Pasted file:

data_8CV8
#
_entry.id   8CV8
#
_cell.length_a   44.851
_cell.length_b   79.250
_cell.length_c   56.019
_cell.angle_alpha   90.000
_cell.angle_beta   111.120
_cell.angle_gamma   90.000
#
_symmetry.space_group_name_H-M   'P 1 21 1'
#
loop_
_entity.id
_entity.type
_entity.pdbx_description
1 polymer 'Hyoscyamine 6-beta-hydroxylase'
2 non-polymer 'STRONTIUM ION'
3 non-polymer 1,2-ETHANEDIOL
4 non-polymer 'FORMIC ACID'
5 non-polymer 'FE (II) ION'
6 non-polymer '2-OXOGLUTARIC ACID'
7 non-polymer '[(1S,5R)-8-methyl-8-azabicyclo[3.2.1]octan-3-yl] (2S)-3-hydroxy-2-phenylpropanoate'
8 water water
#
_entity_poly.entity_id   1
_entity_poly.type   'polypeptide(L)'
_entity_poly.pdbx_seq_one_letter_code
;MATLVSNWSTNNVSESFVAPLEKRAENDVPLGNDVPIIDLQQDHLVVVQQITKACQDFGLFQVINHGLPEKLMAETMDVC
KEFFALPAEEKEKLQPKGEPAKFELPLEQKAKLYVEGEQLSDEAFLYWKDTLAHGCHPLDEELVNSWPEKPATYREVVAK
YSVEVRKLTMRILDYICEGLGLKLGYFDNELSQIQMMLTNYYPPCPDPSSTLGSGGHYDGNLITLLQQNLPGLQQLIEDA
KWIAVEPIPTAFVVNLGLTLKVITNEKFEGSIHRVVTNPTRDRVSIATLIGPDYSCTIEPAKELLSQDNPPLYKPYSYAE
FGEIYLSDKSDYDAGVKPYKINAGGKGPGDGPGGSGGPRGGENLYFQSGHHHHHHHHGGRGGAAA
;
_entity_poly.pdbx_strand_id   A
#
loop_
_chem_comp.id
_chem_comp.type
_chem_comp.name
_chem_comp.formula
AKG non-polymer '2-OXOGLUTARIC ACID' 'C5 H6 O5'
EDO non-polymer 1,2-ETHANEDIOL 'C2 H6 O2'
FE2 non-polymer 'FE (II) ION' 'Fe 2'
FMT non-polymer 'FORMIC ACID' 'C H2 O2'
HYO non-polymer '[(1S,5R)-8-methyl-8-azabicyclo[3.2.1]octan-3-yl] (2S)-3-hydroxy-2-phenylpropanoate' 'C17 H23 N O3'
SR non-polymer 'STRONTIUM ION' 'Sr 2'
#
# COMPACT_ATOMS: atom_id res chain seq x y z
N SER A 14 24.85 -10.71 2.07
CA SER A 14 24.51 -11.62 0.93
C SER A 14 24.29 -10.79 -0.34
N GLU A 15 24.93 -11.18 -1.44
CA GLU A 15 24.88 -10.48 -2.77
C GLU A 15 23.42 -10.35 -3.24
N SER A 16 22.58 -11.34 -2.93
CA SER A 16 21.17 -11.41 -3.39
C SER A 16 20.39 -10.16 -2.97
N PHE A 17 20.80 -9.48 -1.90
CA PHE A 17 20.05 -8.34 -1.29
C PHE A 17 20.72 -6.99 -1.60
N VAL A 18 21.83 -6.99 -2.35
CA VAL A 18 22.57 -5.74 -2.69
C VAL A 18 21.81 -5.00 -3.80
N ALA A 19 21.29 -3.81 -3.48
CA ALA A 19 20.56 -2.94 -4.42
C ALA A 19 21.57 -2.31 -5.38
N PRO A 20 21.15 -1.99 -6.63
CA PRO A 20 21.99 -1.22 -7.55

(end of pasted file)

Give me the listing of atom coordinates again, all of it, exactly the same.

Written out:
data_8CV8
#
_entry.id   8CV8
#
_cell.length_a   44.851
_cell.length_b   79.250
_cell.length_c   56.019
_cell.angle_alpha   90.000
_cell.angle_beta   111.120
_cell.angle_gamma   90.000
#
_symmetry.space_group_name_H-M   'P 1 21 1'
#
loop_
_entity.id
_entity.type
_entity.pdbx_description
1 polymer 'Hyoscyamine 6-beta-hydroxylase'
2 non-polymer 'STRONTIUM ION'
3 non-polymer 1,2-ETHANEDIOL
4 non-polymer 'FORMIC ACID'
5 non-polymer 'FE (II) ION'
6 non-polymer '2-OXOGLUTARIC ACID'
7 non-polymer '[(1S,5R)-8-methyl-8-azabicyclo[3.2.1]octan-3-yl] (2S)-3-hydroxy-2-phenylpropanoate'
8 water water
#
_entity_poly.entity_id   1
_entity_poly.type   'polypeptide(L)'
_entity_poly.pdbx_seq_one_letter_code
;MATLVSNWSTNNVSESFVAPLEKRAENDVPLGNDVPIIDLQQDHLVVVQQITKACQDFGLFQVINHGLPEKLMAETMDVC
KEFFALPAEEKEKLQPKGEPAKFELPLEQKAKLYVEGEQLSDEAFLYWKDTLAHGCHPLDEELVNSWPEKPATYREVVAK
YSVEVRKLTMRILDYICEGLGLKLGYFDNELSQIQMMLTNYYPPCPDPSSTLGSGGHYDGNLITLLQQNLPGLQQLIEDA
KWIAVEPIPTAFVVNLGLTLKVITNEKFEGSIHRVVTNPTRDRVSIATLIGPDYSCTIEPAKELLSQDNPPLYKPYSYAE
FGEIYLSDKSDYDAGVKPYKINAGGKGPGDGPGGSGGPRGGENLYFQSGHHHHHHHHGGRGGAAA
;
_entity_poly.pdbx_strand_id   A
#
loop_
_chem_comp.id
_chem_comp.type
_chem_comp.name
_chem_comp.formula
AKG non-polymer '2-OXOGLUTARIC ACID' 'C5 H6 O5'
EDO non-polymer 1,2-ETHANEDIOL 'C2 H6 O2'
FE2 non-polymer 'FE (II) ION' 'Fe 2'
FMT non-polymer 'FORMIC ACID' 'C H2 O2'
HYO non-polymer '[(1S,5R)-8-methyl-8-azabicyclo[3.2.1]octan-3-yl] (2S)-3-hydroxy-2-phenylpropanoate' 'C17 H23 N O3'
SR non-polymer 'STRONTIUM ION' 'Sr 2'
#
# COMPACT_ATOMS: atom_id res chain seq x y z
N SER A 14 24.85 -10.71 2.07
CA SER A 14 24.51 -11.62 0.93
C SER A 14 24.29 -10.79 -0.34
N GLU A 15 24.93 -11.18 -1.44
CA GLU A 15 24.88 -10.48 -2.77
C GLU A 15 23.42 -10.35 -3.24
N SER A 16 22.58 -11.34 -2.93
CA SER A 16 21.17 -11.41 -3.39
C SER A 16 20.39 -10.16 -2.97
N PHE A 17 20.80 -9.48 -1.90
CA PHE A 17 20.05 -8.34 -1.29
C PHE A 17 20.72 -6.99 -1.60
N VAL A 18 21.83 -6.99 -2.35
CA VAL A 18 22.57 -5.74 -2.69
C VAL A 18 21.81 -5.00 -3.80
N ALA A 19 21.29 -3.81 -3.48
CA ALA A 19 20.56 -2.94 -4.42
C ALA A 19 21.57 -2.31 -5.38
N PRO A 20 21.15 -1.99 -6.63
CA PRO A 20 21.99 -1.22 -7.55